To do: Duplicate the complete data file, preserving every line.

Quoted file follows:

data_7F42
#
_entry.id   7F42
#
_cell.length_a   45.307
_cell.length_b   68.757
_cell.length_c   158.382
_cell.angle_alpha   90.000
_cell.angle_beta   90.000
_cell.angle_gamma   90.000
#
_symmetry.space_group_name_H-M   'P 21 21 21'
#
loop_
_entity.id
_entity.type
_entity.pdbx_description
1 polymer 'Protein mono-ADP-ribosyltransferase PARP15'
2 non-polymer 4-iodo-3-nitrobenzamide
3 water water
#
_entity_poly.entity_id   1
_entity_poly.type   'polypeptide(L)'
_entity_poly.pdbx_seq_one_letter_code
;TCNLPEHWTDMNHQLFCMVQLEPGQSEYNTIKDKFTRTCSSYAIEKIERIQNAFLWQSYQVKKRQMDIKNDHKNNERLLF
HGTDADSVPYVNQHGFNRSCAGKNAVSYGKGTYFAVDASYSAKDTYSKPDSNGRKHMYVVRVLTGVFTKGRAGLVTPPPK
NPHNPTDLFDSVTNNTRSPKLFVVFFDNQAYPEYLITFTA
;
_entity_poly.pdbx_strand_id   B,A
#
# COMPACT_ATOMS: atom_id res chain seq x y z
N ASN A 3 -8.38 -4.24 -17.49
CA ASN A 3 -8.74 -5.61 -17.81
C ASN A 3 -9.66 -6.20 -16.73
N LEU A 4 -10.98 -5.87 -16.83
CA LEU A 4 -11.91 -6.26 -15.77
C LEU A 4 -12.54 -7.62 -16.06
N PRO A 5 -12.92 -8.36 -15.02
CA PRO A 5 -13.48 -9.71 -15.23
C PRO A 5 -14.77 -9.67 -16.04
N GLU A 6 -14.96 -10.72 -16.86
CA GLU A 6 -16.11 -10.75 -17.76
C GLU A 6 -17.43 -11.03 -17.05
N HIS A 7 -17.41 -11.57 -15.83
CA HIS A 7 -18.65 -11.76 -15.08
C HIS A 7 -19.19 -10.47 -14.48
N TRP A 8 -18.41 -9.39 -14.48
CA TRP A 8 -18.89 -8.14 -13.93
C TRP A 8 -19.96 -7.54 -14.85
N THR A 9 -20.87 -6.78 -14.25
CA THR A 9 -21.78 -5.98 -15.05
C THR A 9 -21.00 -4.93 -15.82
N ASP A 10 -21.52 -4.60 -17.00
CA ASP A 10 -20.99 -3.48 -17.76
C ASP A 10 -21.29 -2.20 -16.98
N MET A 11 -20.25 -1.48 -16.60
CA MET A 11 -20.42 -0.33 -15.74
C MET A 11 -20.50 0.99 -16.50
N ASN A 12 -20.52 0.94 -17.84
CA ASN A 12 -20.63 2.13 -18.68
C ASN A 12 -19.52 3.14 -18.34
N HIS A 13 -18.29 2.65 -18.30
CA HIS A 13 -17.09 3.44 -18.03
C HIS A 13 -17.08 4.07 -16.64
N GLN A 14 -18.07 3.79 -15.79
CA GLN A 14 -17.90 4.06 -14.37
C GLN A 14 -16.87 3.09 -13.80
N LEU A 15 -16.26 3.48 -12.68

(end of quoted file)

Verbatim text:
data_7F42
#
_entry.id   7F42
#
_cell.length_a   45.307
_cell.length_b   68.757
_cell.length_c   158.382
_cell.angle_alpha   90.000
_cell.angle_beta   90.000
_cell.angle_gamma   90.000
#
_symmetry.space_group_name_H-M   'P 21 21 21'
#
loop_
_entity.id
_entity.type
_entity.pdbx_description
1 polymer 'Protein mono-ADP-ribosyltransferase PARP15'
2 non-polymer 4-iodo-3-nitrobenzamide
3 water water
#
_entity_poly.entity_id   1
_entity_poly.type   'polypeptide(L)'
_entity_poly.pdbx_seq_one_letter_code
;TCNLPEHWTDMNHQLFCMVQLEPGQSEYNTIKDKFTRTCSSYAIEKIERIQNAFLWQSYQVKKRQMDIKNDHKNNERLLF
HGTDADSVPYVNQHGFNRSCAGKNAVSYGKGTYFAVDASYSAKDTYSKPDSNGRKHMYVVRVLTGVFTKGRAGLVTPPPK
NPHNPTDLFDSVTNNTRSPKLFVVFFDNQAYPEYLITFTA
;
_entity_poly.pdbx_strand_id   B,A
#
# COMPACT_ATOMS: atom_id res chain seq x y z
N ASN A 3 -8.38 -4.24 -17.49
CA ASN A 3 -8.74 -5.61 -17.81
C ASN A 3 -9.66 -6.20 -16.73
N LEU A 4 -10.98 -5.87 -16.83
CA LEU A 4 -11.91 -6.26 -15.77
C LEU A 4 -12.54 -7.62 -16.06
N PRO A 5 -12.92 -8.36 -15.02
CA PRO A 5 -13.48 -9.71 -15.23
C PRO A 5 -14.77 -9.67 -16.04
N GLU A 6 -14.96 -10.72 -16.86
CA GLU A 6 -16.11 -10.75 -17.76
C GLU A 6 -17.43 -11.03 -17.05
N HIS A 7 -17.41 -11.57 -15.83
CA HIS A 7 -18.65 -11.76 -15.08
C HIS A 7 -19.19 -10.47 -14.48
N TRP A 8 -18.41 -9.39 -14.48
CA TRP A 8 -18.89 -8.14 -13.93
C TRP A 8 -19.96 -7.54 -14.85
N THR A 9 -20.87 -6.78 -14.25
CA THR A 9 -21.78 -5.98 -15.05
C THR A 9 -21.00 -4.93 -15.82
N ASP A 10 -21.52 -4.60 -17.00
CA ASP A 10 -20.99 -3.48 -17.76
C ASP A 10 -21.29 -2.20 -16.98
N MET A 11 -20.25 -1.48 -16.60
CA MET A 11 -20.42 -0.33 -15.74
C MET A 11 -20.50 0.99 -16.50
N ASN A 12 -20.52 0.94 -17.84
CA ASN A 12 -20.63 2.13 -18.68
C ASN A 12 -19.52 3.14 -18.34
N HIS A 13 -18.29 2.65 -18.30
CA HIS A 13 -17.09 3.44 -18.03
C HIS A 13 -17.08 4.07 -16.64
N GLN A 14 -18.07 3.79 -15.79
CA GLN A 14 -17.90 4.06 -14.37
C GLN A 14 -16.87 3.09 -13.80
N LEU A 15 -16.26 3.48 -12.68